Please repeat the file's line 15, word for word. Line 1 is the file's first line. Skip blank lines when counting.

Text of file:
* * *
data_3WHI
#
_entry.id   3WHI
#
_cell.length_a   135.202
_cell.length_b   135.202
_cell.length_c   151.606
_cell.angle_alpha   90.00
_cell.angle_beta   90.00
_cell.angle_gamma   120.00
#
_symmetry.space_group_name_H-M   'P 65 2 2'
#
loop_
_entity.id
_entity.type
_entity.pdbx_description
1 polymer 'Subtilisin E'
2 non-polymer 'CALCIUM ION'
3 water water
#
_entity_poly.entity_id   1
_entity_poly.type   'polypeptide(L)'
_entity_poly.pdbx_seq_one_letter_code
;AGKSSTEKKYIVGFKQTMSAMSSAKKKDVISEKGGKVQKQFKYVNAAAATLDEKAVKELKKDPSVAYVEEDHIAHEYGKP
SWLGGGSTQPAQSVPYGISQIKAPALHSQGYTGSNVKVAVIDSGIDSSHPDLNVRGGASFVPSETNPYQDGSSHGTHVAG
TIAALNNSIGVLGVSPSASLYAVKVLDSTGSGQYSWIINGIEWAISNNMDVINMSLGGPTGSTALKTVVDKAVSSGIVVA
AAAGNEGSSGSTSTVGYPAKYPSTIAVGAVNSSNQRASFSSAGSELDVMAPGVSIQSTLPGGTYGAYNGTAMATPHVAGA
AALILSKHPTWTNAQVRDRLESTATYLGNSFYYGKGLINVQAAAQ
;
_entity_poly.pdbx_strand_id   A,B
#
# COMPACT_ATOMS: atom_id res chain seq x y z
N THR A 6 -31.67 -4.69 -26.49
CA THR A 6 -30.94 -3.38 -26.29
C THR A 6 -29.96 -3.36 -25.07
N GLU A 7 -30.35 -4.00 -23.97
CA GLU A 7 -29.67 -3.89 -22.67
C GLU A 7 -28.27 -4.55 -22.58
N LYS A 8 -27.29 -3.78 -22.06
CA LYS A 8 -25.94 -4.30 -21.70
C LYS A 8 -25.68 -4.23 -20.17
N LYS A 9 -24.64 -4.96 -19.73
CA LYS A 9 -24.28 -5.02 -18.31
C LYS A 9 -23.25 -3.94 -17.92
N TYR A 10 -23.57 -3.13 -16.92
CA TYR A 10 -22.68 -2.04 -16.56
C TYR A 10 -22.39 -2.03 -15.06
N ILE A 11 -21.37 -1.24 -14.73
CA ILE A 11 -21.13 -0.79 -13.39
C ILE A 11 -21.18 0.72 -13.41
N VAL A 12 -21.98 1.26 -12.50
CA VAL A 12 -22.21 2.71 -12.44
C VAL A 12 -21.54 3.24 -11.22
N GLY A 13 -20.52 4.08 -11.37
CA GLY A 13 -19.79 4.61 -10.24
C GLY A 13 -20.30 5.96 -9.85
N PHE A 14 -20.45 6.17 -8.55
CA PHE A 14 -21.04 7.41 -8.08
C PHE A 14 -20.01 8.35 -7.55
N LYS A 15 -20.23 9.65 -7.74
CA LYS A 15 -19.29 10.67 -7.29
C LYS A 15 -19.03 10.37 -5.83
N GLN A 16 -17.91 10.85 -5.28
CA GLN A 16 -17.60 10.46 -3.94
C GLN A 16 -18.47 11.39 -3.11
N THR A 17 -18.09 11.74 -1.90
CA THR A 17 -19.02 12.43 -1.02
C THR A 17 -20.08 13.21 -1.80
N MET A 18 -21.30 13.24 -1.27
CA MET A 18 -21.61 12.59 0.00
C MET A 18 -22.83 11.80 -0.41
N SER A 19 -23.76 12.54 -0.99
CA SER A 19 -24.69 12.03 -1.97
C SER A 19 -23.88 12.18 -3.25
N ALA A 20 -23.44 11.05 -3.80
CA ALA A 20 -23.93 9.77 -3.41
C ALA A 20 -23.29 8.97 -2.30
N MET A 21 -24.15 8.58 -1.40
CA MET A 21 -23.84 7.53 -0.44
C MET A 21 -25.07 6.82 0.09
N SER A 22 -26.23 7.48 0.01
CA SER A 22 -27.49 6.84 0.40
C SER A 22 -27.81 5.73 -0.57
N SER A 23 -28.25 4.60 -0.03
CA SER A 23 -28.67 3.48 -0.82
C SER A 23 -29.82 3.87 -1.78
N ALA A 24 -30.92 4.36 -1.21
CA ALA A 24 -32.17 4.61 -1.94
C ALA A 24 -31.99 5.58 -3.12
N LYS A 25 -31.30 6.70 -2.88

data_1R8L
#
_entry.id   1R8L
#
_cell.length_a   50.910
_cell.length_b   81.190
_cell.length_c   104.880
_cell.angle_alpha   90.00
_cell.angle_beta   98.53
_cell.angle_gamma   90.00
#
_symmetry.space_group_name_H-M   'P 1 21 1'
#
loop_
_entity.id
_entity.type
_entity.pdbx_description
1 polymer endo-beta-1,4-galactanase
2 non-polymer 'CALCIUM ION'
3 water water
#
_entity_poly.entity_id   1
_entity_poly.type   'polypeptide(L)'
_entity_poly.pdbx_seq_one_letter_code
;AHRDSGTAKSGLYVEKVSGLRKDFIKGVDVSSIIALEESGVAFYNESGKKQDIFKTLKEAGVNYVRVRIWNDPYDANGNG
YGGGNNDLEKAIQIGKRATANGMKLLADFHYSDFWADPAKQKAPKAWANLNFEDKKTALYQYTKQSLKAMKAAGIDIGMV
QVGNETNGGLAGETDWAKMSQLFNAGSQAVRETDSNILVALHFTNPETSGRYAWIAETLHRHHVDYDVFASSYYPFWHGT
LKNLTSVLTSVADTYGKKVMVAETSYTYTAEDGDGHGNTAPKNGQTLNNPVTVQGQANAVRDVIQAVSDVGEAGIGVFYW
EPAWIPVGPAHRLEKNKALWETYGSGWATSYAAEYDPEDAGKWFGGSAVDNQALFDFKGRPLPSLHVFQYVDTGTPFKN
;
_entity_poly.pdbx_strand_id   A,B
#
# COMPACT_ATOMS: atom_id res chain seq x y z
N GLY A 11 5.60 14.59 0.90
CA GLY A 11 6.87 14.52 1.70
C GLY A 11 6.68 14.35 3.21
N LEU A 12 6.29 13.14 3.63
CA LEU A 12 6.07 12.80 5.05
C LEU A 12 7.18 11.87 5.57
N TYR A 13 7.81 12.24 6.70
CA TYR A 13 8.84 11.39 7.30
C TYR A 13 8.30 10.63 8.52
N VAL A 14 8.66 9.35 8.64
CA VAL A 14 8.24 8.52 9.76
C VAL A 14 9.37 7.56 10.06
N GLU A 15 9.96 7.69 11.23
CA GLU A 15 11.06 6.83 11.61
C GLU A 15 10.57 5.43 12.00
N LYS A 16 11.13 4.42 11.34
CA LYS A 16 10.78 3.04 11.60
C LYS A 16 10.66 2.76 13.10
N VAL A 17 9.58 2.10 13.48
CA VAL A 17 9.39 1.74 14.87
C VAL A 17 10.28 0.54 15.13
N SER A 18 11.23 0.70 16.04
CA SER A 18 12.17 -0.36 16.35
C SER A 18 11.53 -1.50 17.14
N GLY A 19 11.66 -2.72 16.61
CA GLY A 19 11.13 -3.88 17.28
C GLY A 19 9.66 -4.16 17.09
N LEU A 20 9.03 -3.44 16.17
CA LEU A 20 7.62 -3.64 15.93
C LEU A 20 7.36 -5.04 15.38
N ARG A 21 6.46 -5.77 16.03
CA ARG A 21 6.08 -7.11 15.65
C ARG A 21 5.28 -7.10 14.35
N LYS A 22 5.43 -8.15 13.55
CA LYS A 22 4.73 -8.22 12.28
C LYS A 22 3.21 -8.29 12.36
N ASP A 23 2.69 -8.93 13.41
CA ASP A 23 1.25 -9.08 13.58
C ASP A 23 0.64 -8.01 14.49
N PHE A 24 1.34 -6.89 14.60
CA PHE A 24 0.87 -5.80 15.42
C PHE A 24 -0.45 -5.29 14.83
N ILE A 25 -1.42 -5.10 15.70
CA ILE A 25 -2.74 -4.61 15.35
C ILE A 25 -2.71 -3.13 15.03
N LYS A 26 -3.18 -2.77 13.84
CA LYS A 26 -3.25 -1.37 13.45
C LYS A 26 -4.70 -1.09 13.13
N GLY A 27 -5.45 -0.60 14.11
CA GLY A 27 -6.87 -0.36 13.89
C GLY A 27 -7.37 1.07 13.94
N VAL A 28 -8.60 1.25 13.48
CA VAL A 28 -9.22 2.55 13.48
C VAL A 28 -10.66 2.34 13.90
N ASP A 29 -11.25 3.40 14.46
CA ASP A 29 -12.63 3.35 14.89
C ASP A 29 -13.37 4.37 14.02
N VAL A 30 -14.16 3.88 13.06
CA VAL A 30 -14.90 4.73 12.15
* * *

_entity.id